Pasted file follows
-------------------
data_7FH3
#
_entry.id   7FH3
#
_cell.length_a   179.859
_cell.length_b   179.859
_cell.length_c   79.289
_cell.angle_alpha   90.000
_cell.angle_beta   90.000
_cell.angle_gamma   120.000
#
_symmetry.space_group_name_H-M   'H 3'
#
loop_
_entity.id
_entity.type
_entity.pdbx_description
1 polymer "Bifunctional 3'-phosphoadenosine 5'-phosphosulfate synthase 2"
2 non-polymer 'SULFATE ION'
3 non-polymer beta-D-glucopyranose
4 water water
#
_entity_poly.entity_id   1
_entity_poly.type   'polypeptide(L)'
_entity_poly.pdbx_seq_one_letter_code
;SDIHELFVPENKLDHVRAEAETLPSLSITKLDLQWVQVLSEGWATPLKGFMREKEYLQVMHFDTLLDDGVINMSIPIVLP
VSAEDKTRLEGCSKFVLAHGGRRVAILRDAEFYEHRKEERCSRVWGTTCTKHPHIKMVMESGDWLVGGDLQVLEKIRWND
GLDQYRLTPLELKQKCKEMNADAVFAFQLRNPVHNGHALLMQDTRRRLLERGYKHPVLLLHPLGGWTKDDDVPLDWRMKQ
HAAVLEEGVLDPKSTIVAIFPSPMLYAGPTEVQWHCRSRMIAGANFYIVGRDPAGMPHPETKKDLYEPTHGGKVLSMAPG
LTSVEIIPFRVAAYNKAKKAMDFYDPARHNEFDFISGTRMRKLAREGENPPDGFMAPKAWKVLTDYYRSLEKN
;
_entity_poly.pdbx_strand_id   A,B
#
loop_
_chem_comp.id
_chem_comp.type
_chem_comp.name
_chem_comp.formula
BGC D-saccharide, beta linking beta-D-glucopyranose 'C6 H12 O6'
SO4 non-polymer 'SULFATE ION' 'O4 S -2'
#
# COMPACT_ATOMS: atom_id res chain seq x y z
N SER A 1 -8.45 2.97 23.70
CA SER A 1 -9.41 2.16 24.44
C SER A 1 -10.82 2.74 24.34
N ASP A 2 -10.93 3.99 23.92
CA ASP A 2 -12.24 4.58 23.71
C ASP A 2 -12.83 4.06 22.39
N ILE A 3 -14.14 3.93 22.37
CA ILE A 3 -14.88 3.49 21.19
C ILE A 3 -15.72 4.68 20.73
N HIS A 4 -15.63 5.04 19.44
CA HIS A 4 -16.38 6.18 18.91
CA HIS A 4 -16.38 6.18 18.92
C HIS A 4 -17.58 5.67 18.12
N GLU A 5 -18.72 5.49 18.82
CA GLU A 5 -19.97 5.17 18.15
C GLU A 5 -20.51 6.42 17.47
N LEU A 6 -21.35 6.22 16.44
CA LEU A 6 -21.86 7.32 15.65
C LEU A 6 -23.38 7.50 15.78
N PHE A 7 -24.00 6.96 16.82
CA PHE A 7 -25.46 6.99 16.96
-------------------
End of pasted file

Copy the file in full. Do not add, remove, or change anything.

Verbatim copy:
data_7FH3
#
_entry.id   7FH3
#
_cell.length_a   179.859
_cell.length_b   179.859
_cell.length_c   79.289
_cell.angle_alpha   90.000
_cell.angle_beta   90.000
_cell.angle_gamma   120.000
#
_symmetry.space_group_name_H-M   'H 3'
#
loop_
_entity.id
_entity.type
_entity.pdbx_description
1 polymer "Bifunctional 3'-phosphoadenosine 5'-phosphosulfate synthase 2"
2 non-polymer 'SULFATE ION'
3 non-polymer beta-D-glucopyranose
4 water water
#
_entity_poly.entity_id   1
_entity_poly.type   'polypeptide(L)'
_entity_poly.pdbx_seq_one_letter_code
;SDIHELFVPENKLDHVRAEAETLPSLSITKLDLQWVQVLSEGWATPLKGFMREKEYLQVMHFDTLLDDGVINMSIPIVLP
VSAEDKTRLEGCSKFVLAHGGRRVAILRDAEFYEHRKEERCSRVWGTTCTKHPHIKMVMESGDWLVGGDLQVLEKIRWND
GLDQYRLTPLELKQKCKEMNADAVFAFQLRNPVHNGHALLMQDTRRRLLERGYKHPVLLLHPLGGWTKDDDVPLDWRMKQ
HAAVLEEGVLDPKSTIVAIFPSPMLYAGPTEVQWHCRSRMIAGANFYIVGRDPAGMPHPETKKDLYEPTHGGKVLSMAPG
LTSVEIIPFRVAAYNKAKKAMDFYDPARHNEFDFISGTRMRKLAREGENPPDGFMAPKAWKVLTDYYRSLEKN
;
_entity_poly.pdbx_strand_id   A,B
#
loop_
_chem_comp.id
_chem_comp.type
_chem_comp.name
_chem_comp.formula
BGC D-saccharide, beta linking beta-D-glucopyranose 'C6 H12 O6'
SO4 non-polymer 'SULFATE ION' 'O4 S -2'
#
# COMPACT_ATOMS: atom_id res chain seq x y z
N SER A 1 -8.45 2.97 23.70
CA SER A 1 -9.41 2.16 24.44
C SER A 1 -10.82 2.74 24.34
N ASP A 2 -10.93 3.99 23.92
CA ASP A 2 -12.24 4.58 23.71
C ASP A 2 -12.83 4.06 22.39
N ILE A 3 -14.14 3.93 22.37
CA ILE A 3 -14.88 3.49 21.19
C ILE A 3 -15.72 4.68 20.73
N HIS A 4 -15.63 5.04 19.44
CA HIS A 4 -16.38 6.18 18.91
CA HIS A 4 -16.38 6.18 18.92
C HIS A 4 -17.58 5.67 18.12
N GLU A 5 -18.72 5.49 18.82
CA GLU A 5 -19.97 5.17 18.15
C GLU A 5 -20.51 6.42 17.47
N LEU A 6 -21.35 6.22 16.44
CA LEU A 6 -21.86 7.32 15.65
C LEU A 6 -23.38 7.50 15.78
N PHE A 7 -24.00 6.96 16.82
CA PHE A 7 -25.46 6.99 16.96